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Lerner Book Review Appears in American Spectator

The May 2009 issue of The American Spectator features a book review by Professor and Associate Dean Craig Lerner in which he offers his assessment of Global Catastrophic Risks, edited by Nick Bostrom and Milan M. Cirkovic (Oxford University Press).

The book is a collection of two dozen essays addressing catastrophe of the highest magnitude, and its editors argue that global risks should be assessed collectively in order to make comparative judgments about where best to allocate financial and other resources.

"Accepting a certain amount of risk, even catastrophic risk, is preferable to pursuing quixotic—or worse—plans to secure our species forever," says Lerner, who fears it likely that "man himself, without the intervention of comets or supervolcanoes, will be the author of his own demise."

Risky Business, The American Spectator, May 2009. By Craig S. Lerner.

Excerpt:
"It is telling that the only authors so confident of their place in the catastrophe pantheon that they are emboldened to propose taxes-styled as price controls on carbon dioxide emissions-are the global warming experts. However ill advised this might be, far scarier ideas have been floated in recent years to prevent global warming. Some have suggested that we launch balloons fitted with adjustable mirrors, still others that we scatter billions of refractors to dim the sun. Reading of such proposals, one cannot help but think of such triumphs of human ingenuity as the introduction of cane toads in Australia in 1935. Intended to combat a troublesome species of beetle, the cane toad, without any natural predators, is now an unchecked marauder far more of a nuisance than the beetle ever was. Which makes me wonder: how will we retrieve all those refractors if, more effectively than planned, they blot out the light of the sun?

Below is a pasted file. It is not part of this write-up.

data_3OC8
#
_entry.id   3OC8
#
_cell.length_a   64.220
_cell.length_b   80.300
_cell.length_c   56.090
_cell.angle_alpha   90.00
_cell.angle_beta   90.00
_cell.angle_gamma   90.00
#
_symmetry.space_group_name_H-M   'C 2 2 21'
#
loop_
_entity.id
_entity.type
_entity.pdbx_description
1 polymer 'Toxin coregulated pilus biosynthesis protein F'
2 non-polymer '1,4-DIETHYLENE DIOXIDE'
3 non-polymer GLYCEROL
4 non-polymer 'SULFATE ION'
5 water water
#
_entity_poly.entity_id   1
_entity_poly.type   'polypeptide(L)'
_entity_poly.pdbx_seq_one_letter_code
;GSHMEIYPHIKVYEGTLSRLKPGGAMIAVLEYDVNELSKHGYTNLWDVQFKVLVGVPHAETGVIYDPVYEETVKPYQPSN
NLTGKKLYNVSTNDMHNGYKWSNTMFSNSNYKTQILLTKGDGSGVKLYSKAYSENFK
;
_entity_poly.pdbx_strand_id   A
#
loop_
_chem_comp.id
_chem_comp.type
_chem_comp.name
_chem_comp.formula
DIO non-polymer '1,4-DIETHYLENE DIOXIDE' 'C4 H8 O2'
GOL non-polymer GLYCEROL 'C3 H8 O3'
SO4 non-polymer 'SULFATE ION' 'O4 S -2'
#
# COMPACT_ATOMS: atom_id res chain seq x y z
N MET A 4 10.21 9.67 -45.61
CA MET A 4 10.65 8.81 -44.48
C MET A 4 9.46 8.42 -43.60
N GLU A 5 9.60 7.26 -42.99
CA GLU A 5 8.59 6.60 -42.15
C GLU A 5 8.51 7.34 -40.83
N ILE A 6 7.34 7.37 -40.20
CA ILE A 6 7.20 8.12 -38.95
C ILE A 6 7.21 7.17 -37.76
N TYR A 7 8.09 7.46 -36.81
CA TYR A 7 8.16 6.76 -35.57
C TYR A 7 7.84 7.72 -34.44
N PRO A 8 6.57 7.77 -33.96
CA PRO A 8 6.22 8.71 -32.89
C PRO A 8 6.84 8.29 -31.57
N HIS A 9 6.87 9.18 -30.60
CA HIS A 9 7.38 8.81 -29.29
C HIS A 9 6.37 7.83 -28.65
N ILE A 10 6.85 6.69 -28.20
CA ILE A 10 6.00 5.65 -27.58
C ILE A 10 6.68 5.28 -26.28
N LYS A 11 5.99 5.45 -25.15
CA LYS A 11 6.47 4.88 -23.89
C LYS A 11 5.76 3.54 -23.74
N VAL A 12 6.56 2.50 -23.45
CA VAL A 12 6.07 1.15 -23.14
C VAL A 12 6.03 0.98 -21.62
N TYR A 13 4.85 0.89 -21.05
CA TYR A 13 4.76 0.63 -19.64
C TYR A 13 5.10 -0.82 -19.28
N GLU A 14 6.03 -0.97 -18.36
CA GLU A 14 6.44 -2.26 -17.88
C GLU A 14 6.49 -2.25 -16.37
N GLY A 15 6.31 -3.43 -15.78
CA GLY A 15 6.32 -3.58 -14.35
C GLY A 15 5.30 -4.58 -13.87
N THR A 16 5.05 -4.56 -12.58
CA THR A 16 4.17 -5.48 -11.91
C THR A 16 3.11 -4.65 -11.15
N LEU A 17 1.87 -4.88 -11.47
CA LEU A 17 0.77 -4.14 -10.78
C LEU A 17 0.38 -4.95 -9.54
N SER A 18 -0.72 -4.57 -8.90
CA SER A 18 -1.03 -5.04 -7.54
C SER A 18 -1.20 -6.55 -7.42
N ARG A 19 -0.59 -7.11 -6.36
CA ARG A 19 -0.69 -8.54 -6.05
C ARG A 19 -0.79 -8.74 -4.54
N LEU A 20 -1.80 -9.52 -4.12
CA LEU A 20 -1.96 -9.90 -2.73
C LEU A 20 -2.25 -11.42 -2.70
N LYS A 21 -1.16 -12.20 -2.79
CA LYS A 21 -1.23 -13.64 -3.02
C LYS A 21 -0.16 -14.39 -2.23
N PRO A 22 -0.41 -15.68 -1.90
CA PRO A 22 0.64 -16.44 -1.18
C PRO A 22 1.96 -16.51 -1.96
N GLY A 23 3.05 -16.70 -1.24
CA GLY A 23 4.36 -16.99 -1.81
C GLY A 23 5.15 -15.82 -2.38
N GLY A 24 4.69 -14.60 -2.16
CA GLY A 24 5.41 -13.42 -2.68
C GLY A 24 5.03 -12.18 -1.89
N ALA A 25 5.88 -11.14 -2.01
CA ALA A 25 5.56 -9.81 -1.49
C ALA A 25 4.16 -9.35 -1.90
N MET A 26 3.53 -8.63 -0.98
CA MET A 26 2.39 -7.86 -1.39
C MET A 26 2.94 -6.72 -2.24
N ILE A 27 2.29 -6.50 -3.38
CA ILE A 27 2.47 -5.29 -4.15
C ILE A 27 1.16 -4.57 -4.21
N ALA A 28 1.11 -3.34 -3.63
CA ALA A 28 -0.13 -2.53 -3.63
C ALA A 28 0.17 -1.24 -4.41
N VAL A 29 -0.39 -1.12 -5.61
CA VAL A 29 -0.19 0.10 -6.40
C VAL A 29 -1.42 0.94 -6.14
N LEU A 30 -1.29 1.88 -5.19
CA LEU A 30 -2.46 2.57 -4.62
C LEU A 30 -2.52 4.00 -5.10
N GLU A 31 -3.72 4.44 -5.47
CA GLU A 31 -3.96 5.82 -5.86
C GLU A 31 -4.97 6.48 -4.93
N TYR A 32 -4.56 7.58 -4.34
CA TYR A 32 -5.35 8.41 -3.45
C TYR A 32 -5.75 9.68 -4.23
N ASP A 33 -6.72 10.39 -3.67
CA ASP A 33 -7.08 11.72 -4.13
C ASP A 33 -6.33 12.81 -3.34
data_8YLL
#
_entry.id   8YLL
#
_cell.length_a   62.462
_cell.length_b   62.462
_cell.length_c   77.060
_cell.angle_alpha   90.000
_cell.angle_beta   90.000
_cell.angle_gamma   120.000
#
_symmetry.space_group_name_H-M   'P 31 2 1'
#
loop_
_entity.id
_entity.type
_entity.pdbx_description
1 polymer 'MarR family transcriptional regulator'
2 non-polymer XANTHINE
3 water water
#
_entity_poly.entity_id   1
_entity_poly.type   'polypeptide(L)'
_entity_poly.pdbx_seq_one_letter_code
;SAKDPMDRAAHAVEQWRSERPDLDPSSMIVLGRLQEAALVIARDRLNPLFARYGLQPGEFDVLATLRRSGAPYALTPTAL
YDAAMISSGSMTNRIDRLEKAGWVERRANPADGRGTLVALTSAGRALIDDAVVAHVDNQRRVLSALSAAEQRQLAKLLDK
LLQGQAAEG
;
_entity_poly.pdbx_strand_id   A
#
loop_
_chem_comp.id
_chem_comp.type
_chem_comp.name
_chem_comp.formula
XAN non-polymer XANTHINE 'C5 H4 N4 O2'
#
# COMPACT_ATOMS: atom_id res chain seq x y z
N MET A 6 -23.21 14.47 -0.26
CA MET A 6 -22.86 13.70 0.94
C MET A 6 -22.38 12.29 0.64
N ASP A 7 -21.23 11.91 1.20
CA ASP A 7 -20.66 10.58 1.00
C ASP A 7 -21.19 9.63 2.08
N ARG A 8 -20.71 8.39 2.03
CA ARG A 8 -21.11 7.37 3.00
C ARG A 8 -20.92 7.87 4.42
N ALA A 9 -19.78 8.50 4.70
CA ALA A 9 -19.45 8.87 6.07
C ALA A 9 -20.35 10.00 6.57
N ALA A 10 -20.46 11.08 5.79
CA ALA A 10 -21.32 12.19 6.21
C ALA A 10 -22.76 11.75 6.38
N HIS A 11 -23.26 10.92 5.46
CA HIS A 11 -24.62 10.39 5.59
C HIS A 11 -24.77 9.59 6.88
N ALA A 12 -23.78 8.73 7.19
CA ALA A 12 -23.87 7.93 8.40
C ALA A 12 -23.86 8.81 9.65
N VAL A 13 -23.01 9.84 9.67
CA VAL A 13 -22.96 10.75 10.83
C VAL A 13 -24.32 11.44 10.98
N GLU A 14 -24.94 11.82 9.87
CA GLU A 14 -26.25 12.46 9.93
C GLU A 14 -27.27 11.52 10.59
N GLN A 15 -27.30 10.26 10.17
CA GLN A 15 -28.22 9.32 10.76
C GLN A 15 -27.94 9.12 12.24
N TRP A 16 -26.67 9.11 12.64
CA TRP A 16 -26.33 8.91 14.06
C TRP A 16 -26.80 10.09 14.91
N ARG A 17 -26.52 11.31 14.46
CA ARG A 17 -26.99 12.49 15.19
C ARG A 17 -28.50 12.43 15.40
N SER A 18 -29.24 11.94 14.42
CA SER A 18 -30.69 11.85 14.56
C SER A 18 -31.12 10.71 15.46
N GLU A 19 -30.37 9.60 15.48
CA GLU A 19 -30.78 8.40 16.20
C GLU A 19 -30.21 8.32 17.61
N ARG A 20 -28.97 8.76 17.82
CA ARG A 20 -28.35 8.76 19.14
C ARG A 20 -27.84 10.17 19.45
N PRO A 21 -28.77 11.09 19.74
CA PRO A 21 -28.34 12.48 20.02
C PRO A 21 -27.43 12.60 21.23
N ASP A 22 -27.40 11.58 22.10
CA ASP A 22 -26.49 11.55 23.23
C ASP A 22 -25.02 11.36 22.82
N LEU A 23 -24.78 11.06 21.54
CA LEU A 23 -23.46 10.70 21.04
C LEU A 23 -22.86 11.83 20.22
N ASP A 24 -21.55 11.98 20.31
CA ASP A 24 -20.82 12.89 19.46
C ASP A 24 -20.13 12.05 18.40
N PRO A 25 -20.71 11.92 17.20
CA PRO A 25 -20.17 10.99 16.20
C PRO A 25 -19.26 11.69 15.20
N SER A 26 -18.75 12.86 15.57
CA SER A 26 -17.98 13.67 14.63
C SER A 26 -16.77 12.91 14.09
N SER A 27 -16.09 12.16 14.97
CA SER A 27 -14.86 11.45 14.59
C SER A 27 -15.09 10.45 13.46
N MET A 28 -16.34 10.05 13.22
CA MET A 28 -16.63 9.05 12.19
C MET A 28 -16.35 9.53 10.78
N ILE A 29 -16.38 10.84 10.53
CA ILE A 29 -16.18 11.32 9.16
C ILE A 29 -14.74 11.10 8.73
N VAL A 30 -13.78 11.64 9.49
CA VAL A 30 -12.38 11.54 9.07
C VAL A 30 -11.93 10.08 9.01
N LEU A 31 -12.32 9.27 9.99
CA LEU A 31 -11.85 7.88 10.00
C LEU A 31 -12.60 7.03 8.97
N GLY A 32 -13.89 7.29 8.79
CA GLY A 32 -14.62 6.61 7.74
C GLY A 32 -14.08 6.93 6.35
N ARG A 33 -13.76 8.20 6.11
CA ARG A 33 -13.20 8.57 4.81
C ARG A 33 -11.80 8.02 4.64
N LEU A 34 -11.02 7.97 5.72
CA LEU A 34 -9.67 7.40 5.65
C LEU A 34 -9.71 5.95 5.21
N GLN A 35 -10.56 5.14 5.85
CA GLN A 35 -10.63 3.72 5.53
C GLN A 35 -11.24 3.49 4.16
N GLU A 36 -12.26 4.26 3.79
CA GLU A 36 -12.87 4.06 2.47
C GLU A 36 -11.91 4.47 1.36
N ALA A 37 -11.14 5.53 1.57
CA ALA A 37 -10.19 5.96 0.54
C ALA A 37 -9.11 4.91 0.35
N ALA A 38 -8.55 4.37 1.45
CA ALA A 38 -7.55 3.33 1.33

"With such harebrained ideas in the works, it is likely that man himself, without the intervention of comets or supervolcanos, will be the author of his own demise. And our preparations for catastrophic risks might propel us down the road to extinction, or to one of those even darker destinations. Aldous Huxley in Brave New World imagined a cataclysmic war in the 21st century, in the aftermath of which people submitted to a world state as the only perceived safeguard against future horrors. In Global Catastrophic Risks' final chapter, Bryan Caplan suggests that 'extreme pessimism about the environment could become the rationale for a Green totalitarianism.' Those who trumpet looming catastrophes often end up calling for, or acquiescing in, power transfers to global governments or entities, which are said to be best able to address the gravest of threats faced by a common humanity. Several of the 20th century's greatest scientists, starting with Albert Einstein and Linus Pauling, have argued that a world government is necessary to prevent nuclear war. One wonders if such scientists have abandoned their famed method; it would be nice if they considered the actual data-how have the United Nations or even the European Union managed the most minor of crises?-before investing transnational bodies with vast authority."

Read the review